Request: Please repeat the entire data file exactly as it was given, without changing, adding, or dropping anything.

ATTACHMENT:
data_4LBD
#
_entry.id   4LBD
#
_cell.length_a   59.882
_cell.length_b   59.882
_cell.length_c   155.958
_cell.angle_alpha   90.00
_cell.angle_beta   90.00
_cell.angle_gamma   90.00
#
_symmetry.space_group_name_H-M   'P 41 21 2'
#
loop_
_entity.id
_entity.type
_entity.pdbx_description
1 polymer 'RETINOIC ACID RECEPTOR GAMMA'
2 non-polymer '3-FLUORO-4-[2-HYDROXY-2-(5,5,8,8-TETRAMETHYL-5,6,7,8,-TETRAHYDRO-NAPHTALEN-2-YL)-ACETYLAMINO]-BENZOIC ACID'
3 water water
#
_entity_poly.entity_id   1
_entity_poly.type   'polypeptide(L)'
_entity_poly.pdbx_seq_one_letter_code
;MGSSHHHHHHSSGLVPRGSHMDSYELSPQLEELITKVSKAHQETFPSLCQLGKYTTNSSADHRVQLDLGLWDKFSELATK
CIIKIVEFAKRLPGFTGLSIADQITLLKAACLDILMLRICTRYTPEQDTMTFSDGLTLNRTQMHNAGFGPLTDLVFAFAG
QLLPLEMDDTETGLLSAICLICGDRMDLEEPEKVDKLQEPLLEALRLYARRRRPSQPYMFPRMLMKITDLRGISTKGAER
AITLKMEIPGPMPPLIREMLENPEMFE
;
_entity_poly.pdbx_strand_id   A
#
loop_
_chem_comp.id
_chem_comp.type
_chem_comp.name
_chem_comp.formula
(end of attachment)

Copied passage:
data_4LBD
#
_entry.id   4LBD
#
_cell.length_a   59.882
_cell.length_b   59.882
_cell.length_c   155.958
_cell.angle_alpha   90.00
_cell.angle_beta   90.00
_cell.angle_gamma   90.00
#
_symmetry.space_group_name_H-M   'P 41 21 2'
#
loop_
_entity.id
_entity.type
_entity.pdbx_description
1 polymer 'RETINOIC ACID RECEPTOR GAMMA'
2 non-polymer '3-FLUORO-4-[2-HYDROXY-2-(5,5,8,8-TETRAMETHYL-5,6,7,8,-TETRAHYDRO-NAPHTALEN-2-YL)-ACETYLAMINO]-BENZOIC ACID'
3 water water
#
_entity_poly.entity_id   1
_entity_poly.type   'polypeptide(L)'
_entity_poly.pdbx_seq_one_letter_code
;MGSSHHHHHHSSGLVPRGSHMDSYELSPQLEELITKVSKAHQETFPSLCQLGKYTTNSSADHRVQLDLGLWDKFSELATK
CIIKIVEFAKRLPGFTGLSIADQITLLKAACLDILMLRICTRYTPEQDTMTFSDGLTLNRTQMHNAGFGPLTDLVFAFAG
QLLPLEMDDTETGLLSAICLICGDRMDLEEPEKVDKLQEPLLEALRLYARRRRPSQPYMFPRMLMKITDLRGISTKGAER
AITLKMEIPGPMPPLIREMLENPEMFE
;
_entity_poly.pdbx_strand_id   A
#
loop_
_chem_comp.id
_chem_comp.type
_chem_comp.name
_chem_comp.formula